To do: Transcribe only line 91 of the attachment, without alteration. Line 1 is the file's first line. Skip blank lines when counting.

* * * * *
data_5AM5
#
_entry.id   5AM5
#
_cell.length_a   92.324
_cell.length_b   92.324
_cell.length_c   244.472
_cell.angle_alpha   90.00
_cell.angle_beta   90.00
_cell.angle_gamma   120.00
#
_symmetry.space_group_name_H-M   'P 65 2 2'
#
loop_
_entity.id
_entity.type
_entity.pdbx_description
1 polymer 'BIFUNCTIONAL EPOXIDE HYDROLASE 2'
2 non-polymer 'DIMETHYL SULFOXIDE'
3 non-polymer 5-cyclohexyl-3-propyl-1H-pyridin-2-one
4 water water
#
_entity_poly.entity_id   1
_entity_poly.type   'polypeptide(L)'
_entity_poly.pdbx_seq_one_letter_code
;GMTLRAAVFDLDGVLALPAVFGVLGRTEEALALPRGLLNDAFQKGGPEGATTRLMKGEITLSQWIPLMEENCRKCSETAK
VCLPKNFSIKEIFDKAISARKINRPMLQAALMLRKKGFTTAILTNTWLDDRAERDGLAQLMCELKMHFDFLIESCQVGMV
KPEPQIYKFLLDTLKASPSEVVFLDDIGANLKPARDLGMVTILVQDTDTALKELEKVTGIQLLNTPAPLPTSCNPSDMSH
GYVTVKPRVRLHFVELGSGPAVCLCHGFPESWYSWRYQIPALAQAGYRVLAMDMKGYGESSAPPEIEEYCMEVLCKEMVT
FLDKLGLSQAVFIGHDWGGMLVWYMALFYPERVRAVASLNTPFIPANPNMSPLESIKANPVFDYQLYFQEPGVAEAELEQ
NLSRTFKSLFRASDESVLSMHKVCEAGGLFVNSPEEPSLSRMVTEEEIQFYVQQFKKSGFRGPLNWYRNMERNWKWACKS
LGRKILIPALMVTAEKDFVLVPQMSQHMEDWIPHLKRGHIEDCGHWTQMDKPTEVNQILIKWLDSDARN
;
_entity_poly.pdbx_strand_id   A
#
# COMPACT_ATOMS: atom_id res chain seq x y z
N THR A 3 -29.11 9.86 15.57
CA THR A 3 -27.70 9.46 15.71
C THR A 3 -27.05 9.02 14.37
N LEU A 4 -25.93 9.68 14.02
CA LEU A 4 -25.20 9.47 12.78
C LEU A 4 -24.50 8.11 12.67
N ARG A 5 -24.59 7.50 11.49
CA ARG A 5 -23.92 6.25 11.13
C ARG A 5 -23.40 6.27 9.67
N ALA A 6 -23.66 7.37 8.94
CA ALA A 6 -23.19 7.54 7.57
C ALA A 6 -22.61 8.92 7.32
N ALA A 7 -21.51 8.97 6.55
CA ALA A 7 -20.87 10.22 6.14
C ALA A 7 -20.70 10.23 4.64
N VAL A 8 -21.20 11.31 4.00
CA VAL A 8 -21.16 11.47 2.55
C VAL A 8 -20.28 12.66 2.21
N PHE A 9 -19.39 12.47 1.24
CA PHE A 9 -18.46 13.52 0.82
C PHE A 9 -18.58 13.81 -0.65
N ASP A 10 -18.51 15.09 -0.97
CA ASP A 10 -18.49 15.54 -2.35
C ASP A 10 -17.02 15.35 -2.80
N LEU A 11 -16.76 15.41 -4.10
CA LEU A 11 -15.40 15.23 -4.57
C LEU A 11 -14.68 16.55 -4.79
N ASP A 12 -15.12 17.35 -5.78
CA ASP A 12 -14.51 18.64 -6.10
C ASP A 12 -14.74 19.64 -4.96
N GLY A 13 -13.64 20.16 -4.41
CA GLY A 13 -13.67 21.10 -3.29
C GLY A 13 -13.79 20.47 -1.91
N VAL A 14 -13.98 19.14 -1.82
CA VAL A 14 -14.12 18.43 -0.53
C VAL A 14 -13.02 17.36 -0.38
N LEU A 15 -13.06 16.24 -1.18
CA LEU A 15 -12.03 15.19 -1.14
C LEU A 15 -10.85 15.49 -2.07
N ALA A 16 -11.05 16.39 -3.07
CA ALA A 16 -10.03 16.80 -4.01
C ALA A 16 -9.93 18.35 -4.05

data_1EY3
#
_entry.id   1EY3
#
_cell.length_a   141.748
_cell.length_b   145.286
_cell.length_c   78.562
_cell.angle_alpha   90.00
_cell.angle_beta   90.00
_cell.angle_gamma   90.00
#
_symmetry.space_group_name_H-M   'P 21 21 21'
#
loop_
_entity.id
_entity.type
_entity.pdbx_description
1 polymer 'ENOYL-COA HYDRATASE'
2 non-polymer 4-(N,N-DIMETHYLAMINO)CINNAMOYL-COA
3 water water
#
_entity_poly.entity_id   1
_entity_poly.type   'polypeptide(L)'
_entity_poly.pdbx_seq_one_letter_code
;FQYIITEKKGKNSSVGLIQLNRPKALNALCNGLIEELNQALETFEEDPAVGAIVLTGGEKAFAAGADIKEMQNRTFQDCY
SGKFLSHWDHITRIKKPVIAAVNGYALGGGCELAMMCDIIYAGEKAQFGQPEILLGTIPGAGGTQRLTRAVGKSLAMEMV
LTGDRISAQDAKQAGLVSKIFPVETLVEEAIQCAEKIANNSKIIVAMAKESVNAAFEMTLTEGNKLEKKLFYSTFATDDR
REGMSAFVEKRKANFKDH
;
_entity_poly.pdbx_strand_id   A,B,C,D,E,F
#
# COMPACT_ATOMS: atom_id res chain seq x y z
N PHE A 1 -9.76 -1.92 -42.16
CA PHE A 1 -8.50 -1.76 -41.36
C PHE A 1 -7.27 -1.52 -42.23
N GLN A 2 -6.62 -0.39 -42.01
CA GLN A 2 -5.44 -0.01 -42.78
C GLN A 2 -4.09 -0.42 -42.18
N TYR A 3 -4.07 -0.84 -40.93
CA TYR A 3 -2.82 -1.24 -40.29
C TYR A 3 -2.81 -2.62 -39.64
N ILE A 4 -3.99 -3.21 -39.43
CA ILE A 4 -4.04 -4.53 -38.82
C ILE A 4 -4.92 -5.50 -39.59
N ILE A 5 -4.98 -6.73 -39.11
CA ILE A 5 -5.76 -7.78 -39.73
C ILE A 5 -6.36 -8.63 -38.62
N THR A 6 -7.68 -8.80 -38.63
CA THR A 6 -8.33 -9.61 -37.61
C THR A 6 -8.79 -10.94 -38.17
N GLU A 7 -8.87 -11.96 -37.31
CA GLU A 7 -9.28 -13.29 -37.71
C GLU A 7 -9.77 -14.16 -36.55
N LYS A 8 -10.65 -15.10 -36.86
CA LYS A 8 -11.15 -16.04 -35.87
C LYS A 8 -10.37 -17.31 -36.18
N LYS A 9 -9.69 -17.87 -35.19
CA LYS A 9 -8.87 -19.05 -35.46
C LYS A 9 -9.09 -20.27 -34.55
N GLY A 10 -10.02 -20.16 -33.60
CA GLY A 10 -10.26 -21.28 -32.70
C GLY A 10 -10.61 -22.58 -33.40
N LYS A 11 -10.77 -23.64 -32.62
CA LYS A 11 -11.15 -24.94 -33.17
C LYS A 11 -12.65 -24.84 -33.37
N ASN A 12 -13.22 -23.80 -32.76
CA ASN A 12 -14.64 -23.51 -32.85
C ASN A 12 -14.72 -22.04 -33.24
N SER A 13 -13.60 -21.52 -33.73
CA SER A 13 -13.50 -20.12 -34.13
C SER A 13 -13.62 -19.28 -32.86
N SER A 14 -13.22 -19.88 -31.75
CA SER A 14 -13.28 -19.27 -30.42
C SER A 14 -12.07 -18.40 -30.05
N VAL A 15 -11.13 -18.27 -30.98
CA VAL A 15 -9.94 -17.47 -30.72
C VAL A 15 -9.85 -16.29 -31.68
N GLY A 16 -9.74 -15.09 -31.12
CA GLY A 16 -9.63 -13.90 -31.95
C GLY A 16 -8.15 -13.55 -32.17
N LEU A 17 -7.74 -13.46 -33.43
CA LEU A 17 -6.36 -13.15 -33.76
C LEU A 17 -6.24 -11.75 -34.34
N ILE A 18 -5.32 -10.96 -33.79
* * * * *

#